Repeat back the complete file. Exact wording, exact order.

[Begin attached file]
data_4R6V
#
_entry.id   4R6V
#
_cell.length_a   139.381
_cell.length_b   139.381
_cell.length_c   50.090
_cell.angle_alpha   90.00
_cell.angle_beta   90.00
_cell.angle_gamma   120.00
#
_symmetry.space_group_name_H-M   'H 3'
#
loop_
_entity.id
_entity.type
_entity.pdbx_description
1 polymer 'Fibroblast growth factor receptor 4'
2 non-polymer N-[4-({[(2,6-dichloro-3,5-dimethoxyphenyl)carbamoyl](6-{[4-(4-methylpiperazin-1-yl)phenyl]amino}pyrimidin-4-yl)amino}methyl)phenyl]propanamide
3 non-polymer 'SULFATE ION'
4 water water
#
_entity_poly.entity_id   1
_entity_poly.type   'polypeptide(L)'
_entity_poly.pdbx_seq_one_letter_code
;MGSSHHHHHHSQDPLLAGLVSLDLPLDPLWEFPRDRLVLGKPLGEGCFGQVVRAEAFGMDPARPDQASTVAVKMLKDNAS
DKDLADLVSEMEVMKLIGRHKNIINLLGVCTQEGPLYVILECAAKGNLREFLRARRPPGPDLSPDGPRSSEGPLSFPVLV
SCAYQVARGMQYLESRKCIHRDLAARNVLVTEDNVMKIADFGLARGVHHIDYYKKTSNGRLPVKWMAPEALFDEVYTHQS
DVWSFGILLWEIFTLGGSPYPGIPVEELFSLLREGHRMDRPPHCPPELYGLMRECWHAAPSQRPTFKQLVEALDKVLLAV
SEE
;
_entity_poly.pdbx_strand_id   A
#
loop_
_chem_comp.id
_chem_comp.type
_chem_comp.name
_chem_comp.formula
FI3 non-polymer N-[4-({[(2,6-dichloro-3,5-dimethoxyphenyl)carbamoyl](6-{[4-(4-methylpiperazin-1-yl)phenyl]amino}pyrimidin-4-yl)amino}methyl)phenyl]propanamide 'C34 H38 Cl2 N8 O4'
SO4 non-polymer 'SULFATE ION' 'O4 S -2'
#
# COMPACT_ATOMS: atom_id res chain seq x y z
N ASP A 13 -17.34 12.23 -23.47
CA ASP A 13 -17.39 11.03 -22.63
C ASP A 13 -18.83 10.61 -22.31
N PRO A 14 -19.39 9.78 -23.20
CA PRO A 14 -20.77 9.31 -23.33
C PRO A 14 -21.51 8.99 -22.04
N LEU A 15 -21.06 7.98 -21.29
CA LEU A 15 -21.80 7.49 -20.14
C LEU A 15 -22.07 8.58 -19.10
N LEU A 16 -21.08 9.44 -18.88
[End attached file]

data_4R6V
#
_entry.id   4R6V
#
_cell.length_a   139.381
_cell.length_b   139.381
_cell.length_c   50.090
_cell.angle_alpha   90.00
_cell.angle_beta   90.00
_cell.angle_gamma   120.00
#
_symmetry.space_group_name_H-M   'H 3'
#
loop_
_entity.id
_entity.type
_entity.pdbx_description
1 polymer 'Fibroblast growth factor receptor 4'
2 non-polymer N-[4-({[(2,6-dichloro-3,5-dimethoxyphenyl)carbamoyl](6-{[4-(4-methylpiperazin-1-yl)phenyl]amino}pyrimidin-4-yl)amino}methyl)phenyl]propanamide
3 non-polymer 'SULFATE ION'
4 water water
#
_entity_poly.entity_id   1
_entity_poly.type   'polypeptide(L)'
_entity_poly.pdbx_seq_one_letter_code
;MGSSHHHHHHSQDPLLAGLVSLDLPLDPLWEFPRDRLVLGKPLGEGCFGQVVRAEAFGMDPARPDQASTVAVKMLKDNAS
DKDLADLVSEMEVMKLIGRHKNIINLLGVCTQEGPLYVILECAAKGNLREFLRARRPPGPDLSPDGPRSSEGPLSFPVLV
SCAYQVARGMQYLESRKCIHRDLAARNVLVTEDNVMKIADFGLARGVHHIDYYKKTSNGRLPVKWMAPEALFDEVYTHQS
DVWSFGILLWEIFTLGGSPYPGIPVEELFSLLREGHRMDRPPHCPPELYGLMRECWHAAPSQRPTFKQLVEALDKVLLAV
SEE
;
_entity_poly.pdbx_strand_id   A
#
loop_
_chem_comp.id
_chem_comp.type
_chem_comp.name
_chem_comp.formula
FI3 non-polymer N-[4-({[(2,6-dichloro-3,5-dimethoxyphenyl)carbamoyl](6-{[4-(4-methylpiperazin-1-yl)phenyl]amino}pyrimidin-4-yl)amino}methyl)phenyl]propanamide 'C34 H38 Cl2 N8 O4'
SO4 non-polymer 'SULFATE ION' 'O4 S -2'
#
# COMPACT_ATOMS: atom_id res chain seq x y z
N ASP A 13 -17.34 12.23 -23.47
CA ASP A 13 -17.39 11.03 -22.63
C ASP A 13 -18.83 10.61 -22.31
N PRO A 14 -19.39 9.78 -23.20
CA PRO A 14 -20.77 9.31 -23.33
C PRO A 14 -21.51 8.99 -22.04
N LEU A 15 -21.06 7.98 -21.29
CA LEU A 15 -21.80 7.49 -20.14
C LEU A 15 -22.07 8.58 -19.10
N LEU A 16 -21.08 9.44 -18.88